Geographers study all aspects of place, including the land, the people, the borders, the governments, the environment... everything! Ted, for example, studies the Buddhist revival in Russia. At first glance, you'd think he was a religion major, but it all relates to geography somehow... I think it has something to do with the use of public spaces for religious markers such as datsans and pagodas.

While Ted was a student in Boulder, we had geographer-friends who studied everything from the Pine Beetle epidemic to the ice core in Antarctica. The nice thing about hanging out with geographers is that there is a lot of variety in their knowledge and interests! The bad thing is that I often have no clue what they're talking about....

Anyway, if you would like to appear highly educated the next time you find yourself in conversation with a geographer, here are some things to keep in mind:

  • Geographers are not cartographers. They don't make maps. At least that's not their focus.
  • Geographers do not study rocks (that's geologists - don't beat yourself up, lots of people make that mistake).
  • Ask them about their methods. If you're at a social gathering, make sure you have a full plate of hors d'oeuvres and a drink, as this could take awhile.
  • Last, remember that geographers are people, too. They just think about the world differently.

Whoa! Ted's up, and he's throwing us a curveball. Apparently he's presenting on offshore oil and gas production in Dagestan... I thought we were here to talk about Buddhism. 

Huh. Guess I should start listening, as I have not heard about this project yet... I'll be back later with pictures. Hope you learned something about the discipline of geography!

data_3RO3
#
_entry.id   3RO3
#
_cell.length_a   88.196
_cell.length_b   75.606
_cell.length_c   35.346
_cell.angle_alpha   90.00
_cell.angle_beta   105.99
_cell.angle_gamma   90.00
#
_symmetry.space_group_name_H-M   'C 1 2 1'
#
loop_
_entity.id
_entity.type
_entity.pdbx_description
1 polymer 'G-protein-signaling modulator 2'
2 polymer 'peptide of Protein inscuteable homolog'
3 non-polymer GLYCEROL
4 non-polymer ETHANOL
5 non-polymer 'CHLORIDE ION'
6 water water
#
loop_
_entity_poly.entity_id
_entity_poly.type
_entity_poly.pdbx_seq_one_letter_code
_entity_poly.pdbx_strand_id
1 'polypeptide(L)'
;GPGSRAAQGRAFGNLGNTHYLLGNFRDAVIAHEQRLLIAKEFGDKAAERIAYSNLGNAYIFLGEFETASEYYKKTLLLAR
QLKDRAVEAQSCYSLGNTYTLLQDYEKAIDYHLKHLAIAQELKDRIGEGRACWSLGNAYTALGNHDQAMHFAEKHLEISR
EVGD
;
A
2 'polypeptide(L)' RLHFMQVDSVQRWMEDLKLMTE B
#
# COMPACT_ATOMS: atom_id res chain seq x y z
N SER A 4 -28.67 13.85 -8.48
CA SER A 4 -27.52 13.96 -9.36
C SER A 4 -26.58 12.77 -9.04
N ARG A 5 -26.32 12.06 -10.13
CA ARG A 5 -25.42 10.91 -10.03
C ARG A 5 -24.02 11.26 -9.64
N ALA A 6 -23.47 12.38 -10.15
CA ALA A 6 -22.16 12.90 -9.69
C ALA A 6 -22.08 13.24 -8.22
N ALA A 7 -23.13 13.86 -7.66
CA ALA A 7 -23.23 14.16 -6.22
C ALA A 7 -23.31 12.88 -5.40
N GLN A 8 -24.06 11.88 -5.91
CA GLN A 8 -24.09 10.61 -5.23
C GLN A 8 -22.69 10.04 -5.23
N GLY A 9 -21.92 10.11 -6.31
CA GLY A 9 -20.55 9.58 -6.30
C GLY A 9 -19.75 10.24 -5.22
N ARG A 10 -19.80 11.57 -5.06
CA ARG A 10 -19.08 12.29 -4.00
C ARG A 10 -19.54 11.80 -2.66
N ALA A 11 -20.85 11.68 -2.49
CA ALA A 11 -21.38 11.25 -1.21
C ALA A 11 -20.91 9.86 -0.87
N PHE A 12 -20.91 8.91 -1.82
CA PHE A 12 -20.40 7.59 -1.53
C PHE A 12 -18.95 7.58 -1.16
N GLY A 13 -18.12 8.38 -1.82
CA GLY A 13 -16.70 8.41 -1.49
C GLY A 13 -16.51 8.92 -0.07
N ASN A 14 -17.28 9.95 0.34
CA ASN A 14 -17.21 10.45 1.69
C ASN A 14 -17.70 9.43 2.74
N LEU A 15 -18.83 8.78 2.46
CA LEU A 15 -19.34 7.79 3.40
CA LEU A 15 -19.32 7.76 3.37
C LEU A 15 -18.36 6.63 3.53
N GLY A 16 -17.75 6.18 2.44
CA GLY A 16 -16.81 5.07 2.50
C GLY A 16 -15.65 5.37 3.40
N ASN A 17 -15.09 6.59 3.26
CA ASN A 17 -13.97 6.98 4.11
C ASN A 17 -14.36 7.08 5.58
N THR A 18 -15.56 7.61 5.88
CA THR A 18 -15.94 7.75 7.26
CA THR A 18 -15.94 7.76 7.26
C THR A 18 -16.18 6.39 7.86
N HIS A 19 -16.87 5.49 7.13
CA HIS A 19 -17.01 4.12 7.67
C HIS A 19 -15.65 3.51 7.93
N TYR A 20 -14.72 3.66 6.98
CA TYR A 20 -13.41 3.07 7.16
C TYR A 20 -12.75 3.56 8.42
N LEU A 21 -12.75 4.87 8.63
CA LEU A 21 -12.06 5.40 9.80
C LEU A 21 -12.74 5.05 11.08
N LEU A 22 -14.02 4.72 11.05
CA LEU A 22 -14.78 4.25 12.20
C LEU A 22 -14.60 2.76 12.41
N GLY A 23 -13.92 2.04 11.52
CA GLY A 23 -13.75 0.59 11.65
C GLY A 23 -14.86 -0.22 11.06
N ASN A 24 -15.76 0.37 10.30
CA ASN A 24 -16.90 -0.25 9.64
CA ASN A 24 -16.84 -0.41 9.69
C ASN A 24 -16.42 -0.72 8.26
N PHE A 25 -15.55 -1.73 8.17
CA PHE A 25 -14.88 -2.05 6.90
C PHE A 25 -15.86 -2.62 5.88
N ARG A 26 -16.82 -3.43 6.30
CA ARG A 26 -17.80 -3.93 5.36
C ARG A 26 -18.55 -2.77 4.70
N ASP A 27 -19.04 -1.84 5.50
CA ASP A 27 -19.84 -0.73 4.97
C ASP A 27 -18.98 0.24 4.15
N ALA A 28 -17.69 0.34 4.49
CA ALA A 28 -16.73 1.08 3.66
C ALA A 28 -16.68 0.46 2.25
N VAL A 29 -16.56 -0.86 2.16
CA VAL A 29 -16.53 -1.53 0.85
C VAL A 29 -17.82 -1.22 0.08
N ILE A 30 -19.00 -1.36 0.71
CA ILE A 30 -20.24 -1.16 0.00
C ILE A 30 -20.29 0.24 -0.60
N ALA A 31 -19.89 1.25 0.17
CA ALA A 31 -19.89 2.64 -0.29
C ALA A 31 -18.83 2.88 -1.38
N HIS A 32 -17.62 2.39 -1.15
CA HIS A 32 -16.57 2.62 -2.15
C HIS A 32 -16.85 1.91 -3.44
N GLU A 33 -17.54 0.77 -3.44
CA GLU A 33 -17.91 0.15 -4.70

Wednesday, October 23, 2013

Where the Streets Have No Names*... But the Houses Do

Oxford is a college town; it probably would not exist if it weren't for the university. As such, it has the usual college town quirks, but there is one thing that is unique to Oxford.

The houses have names.

The students have claimed all the prime real estate around here (or should I say investors have - the students just rent), and most have nailed signs to their house's facade to tell the world what they're all about.

Many signs proclaim location, such as "We live on Beech Street":

Or, "You are on Main Street":

Others invite you to come imbibe beverages:

Some are subtle:

Many are not:

On Church Street... get it?

Some are clever:

Those are actual mirrors on the portholes. Color me impressed.

Some clearly need a Fine Arts roomie:

Whether I get it...

... or I don't...

UPDATE: My brother explained this one to me. You've heard of drinking so much that you 'black out,' right? Well, as the name suggests, this is like that but with snippets of your evening still preserved in your memory. It goes kinda like this: "I remember being at Sarah's house... and then somehow I ended up in Kevin's backyard.... I kind of remember peeing on someone's doorstep... and were we singing karaoke at some point?"